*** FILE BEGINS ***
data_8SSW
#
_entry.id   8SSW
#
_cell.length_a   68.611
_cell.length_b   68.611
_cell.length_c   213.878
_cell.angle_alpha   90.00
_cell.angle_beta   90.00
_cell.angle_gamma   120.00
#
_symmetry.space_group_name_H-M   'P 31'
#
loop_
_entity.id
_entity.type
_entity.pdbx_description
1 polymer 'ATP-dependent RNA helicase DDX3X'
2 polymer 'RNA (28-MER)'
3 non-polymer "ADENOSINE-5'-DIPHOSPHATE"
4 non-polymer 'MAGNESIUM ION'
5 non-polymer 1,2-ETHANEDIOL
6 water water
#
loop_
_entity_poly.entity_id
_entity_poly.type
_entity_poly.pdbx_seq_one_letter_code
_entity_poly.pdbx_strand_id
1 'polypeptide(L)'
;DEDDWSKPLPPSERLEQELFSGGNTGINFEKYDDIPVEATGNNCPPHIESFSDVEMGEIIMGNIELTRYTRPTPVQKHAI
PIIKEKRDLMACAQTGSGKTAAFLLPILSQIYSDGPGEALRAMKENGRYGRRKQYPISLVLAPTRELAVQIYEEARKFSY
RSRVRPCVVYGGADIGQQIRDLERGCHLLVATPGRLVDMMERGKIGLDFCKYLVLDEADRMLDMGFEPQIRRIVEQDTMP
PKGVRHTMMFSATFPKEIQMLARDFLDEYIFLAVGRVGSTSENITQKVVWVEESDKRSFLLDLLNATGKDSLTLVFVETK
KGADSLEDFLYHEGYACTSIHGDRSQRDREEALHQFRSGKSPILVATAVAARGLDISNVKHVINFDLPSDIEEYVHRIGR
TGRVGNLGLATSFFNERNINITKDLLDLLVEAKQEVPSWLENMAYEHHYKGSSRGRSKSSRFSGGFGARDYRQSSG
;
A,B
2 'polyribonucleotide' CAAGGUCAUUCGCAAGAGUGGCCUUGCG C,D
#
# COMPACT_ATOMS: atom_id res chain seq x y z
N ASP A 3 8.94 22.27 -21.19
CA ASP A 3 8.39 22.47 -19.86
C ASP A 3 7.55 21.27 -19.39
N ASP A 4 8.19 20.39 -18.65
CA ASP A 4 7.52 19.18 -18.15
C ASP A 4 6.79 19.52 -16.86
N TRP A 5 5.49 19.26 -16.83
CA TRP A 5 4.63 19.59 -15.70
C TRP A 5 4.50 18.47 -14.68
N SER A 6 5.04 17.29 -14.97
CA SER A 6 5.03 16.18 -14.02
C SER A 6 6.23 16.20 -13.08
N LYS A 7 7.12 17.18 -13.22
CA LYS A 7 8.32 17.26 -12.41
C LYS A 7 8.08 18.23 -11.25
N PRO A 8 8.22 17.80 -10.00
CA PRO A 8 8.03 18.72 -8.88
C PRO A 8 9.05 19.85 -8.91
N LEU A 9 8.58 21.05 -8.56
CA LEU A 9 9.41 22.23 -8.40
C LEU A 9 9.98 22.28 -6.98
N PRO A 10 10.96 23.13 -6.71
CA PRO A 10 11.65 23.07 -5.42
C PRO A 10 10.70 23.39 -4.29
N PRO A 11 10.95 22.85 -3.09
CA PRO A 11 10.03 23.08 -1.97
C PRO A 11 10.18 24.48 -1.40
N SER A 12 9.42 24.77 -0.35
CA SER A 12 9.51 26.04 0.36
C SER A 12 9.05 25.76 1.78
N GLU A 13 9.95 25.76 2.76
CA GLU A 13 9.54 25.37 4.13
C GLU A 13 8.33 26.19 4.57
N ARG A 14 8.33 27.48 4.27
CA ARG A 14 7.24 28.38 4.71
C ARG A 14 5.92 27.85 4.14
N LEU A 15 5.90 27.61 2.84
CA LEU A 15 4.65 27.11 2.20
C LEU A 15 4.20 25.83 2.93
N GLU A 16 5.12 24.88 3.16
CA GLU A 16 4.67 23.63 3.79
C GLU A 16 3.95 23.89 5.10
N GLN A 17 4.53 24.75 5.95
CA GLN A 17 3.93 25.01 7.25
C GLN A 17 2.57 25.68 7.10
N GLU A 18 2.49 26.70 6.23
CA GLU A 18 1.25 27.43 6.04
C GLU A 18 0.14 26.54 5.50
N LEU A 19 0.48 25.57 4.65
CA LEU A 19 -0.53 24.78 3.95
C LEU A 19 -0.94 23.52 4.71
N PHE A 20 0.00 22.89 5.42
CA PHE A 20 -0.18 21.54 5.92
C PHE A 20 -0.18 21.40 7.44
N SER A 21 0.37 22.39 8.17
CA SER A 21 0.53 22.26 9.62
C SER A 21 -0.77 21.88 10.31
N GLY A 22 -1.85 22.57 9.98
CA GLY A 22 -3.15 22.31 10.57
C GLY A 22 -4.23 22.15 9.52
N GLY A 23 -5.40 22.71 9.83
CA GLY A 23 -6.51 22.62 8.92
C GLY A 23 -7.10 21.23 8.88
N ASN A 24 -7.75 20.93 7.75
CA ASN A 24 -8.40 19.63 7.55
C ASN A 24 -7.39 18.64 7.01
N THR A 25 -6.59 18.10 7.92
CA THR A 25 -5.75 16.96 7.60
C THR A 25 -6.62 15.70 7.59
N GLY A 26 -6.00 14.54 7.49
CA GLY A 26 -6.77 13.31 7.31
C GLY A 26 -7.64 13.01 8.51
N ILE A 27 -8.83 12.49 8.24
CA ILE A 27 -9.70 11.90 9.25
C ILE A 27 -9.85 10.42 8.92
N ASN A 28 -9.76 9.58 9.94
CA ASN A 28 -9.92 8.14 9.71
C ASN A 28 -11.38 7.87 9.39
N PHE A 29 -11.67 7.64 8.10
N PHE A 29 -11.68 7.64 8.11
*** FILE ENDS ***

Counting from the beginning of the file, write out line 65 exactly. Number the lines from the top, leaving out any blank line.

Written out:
C PRO A 10 10.70 23.39 -4.29